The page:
To run the example, remember to use the --experimental-worker flag if you are using any version before Node.js 11.7:

node --experimental-worker index.js

You can also check out Multithreading in C#

Frequently Asked Questions

Is multithreading in Nodejs possible?

The libuv library, which handles I/O operations like reading files from a disc or making network requests, provides hidden threads through Node. js, which is multithreaded on its own.

What number of threads can node js support?

Sure, Node. Four more threads are created by js in addition to the main thread, but none of them are used for network I/O, such as database activities.

Why is NodeJS referred to as single-threaded?

The Multi-Threaded Request/Response Stateless Model is not adhered to by the Node JS Platform. The Single-Threaded with Event Loop Model is used. The main source of inspiration for the Node JS Processing paradigm was JavaScript Event-based model with a JavaScript callback mechanism.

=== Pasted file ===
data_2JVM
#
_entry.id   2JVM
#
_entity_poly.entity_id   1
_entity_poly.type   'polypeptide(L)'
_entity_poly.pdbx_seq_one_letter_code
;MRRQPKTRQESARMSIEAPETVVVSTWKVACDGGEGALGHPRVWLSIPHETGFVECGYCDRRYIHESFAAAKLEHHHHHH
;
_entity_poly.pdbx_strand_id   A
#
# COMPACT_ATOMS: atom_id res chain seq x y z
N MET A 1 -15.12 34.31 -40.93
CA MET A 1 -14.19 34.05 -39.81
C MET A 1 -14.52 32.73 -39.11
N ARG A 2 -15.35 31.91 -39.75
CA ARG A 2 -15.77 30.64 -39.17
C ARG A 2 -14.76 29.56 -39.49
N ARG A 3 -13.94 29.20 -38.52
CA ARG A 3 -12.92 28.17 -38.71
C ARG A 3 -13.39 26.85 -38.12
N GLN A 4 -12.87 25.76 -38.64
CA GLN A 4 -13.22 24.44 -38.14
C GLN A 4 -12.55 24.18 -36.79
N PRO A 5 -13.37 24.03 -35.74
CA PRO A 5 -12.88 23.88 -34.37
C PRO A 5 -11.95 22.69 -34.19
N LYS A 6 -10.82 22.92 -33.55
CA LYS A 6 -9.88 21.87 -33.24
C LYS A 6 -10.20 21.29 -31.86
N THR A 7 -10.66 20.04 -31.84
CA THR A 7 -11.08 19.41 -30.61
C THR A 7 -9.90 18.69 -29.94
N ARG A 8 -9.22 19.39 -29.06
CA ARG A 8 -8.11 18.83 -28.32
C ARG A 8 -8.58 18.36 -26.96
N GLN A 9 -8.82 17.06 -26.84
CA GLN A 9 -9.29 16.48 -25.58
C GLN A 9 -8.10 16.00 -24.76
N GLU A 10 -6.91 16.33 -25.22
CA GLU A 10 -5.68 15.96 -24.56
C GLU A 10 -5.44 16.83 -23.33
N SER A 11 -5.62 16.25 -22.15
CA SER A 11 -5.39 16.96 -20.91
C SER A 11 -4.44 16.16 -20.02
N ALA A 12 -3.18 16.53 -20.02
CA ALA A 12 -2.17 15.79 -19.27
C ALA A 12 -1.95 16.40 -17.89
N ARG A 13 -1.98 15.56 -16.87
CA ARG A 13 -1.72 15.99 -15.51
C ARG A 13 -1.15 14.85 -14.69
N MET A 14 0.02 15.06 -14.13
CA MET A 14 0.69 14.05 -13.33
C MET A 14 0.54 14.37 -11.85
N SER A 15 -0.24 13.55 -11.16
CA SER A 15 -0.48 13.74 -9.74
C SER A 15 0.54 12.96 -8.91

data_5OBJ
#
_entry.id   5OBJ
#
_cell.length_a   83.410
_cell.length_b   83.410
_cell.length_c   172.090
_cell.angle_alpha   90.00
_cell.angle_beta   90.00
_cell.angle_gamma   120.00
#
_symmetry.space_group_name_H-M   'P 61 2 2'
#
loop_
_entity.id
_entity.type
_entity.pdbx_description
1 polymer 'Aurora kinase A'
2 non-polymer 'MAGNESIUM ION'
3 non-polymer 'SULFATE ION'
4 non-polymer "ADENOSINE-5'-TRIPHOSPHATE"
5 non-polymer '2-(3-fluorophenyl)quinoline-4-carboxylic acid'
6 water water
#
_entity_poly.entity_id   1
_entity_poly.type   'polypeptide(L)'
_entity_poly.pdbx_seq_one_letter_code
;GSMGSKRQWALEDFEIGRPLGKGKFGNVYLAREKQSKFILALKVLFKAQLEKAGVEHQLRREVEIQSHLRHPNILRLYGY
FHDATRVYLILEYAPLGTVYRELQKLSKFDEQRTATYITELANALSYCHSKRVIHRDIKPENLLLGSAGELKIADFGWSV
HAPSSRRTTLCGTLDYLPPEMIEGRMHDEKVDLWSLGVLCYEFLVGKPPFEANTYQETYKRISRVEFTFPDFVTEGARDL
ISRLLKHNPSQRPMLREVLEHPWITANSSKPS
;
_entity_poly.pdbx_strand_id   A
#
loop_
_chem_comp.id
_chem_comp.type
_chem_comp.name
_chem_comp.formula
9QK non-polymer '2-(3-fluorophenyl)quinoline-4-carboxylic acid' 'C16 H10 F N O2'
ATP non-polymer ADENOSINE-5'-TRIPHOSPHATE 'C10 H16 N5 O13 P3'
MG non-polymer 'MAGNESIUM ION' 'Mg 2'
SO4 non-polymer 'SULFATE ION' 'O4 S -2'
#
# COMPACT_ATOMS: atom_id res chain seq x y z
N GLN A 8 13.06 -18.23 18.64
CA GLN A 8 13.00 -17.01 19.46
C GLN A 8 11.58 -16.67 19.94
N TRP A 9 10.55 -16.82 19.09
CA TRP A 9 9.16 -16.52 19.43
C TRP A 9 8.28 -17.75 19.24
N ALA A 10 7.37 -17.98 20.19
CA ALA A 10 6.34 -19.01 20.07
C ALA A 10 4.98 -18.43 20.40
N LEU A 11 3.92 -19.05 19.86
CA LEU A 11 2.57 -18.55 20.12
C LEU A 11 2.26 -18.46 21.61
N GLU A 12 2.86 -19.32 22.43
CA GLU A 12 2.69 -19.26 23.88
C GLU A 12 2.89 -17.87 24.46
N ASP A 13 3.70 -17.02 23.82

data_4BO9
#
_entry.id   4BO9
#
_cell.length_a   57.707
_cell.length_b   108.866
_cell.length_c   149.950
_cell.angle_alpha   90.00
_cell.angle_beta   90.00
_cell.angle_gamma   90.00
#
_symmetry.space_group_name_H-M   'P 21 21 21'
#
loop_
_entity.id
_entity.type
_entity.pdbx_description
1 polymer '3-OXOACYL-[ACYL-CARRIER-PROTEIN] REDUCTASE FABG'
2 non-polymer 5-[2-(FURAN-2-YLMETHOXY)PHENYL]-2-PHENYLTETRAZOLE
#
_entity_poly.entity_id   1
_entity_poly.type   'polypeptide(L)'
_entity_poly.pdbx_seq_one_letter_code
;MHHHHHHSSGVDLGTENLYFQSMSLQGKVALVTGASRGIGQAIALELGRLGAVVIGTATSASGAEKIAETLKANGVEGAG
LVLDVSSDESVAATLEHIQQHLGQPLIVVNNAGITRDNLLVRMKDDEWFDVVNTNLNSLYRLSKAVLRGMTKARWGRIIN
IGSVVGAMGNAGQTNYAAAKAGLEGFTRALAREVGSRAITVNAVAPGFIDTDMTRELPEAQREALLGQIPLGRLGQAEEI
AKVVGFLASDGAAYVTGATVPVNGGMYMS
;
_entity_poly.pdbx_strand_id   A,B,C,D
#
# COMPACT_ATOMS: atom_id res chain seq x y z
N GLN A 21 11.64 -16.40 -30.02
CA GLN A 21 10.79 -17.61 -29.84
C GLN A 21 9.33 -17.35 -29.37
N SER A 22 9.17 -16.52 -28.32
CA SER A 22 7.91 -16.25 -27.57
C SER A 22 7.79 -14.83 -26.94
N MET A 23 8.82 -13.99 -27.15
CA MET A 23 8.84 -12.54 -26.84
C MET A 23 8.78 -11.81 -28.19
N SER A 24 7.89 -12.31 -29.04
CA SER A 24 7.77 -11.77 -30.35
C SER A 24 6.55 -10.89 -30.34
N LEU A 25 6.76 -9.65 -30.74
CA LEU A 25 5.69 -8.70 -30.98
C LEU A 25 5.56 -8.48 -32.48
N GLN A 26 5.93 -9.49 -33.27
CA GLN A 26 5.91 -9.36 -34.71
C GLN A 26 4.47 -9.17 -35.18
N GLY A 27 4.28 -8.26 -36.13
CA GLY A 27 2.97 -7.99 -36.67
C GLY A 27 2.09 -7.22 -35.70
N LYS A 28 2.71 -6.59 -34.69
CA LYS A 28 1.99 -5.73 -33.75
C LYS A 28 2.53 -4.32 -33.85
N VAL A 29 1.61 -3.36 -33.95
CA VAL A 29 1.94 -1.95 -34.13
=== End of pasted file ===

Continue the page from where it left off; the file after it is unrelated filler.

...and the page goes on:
What makes NodeJS single-threaded?

Node JS Platform only supports a single thread, so it doesn't adhere to the multi-threaded request/response stateless model. It uses an event loop and is single-threaded. The JavaScript event-based paradigm with JavaScript callback mechanism was the main inspiration for the Node JS processing model. 

Is the Nodejs thread safe?

All are safe for the thread. Because JavaScript is single-threaded and lacks threads, it cannot execute two javascript statements simultaneously.


In conclusion, multithreading in Node.js offers several advantages such as improved performance, better resource utilization, and enhanced concurrency. It enables developers to handle multiple tasks simultaneously, enhancing the scalability of applications. However, implementing multithreading in Node.js can be complex and requires careful synchronization to avoid race conditions and ensure data integrity. Overall, multithreading can significantly benefit certain types of Node.js applications but requires careful consideration and implementation.

If you want to learn more, check out our articles on Construct the Full K-ary Tree from its Preorder TraversalRegular and Bipartite graphsWhat Is Web2Py?Why To Use Web2py?Postbacks and Internationalization in web2pyThird Party Modules In Web2pyTasks In Web2py, and  XML in Web2py.

Happy coding!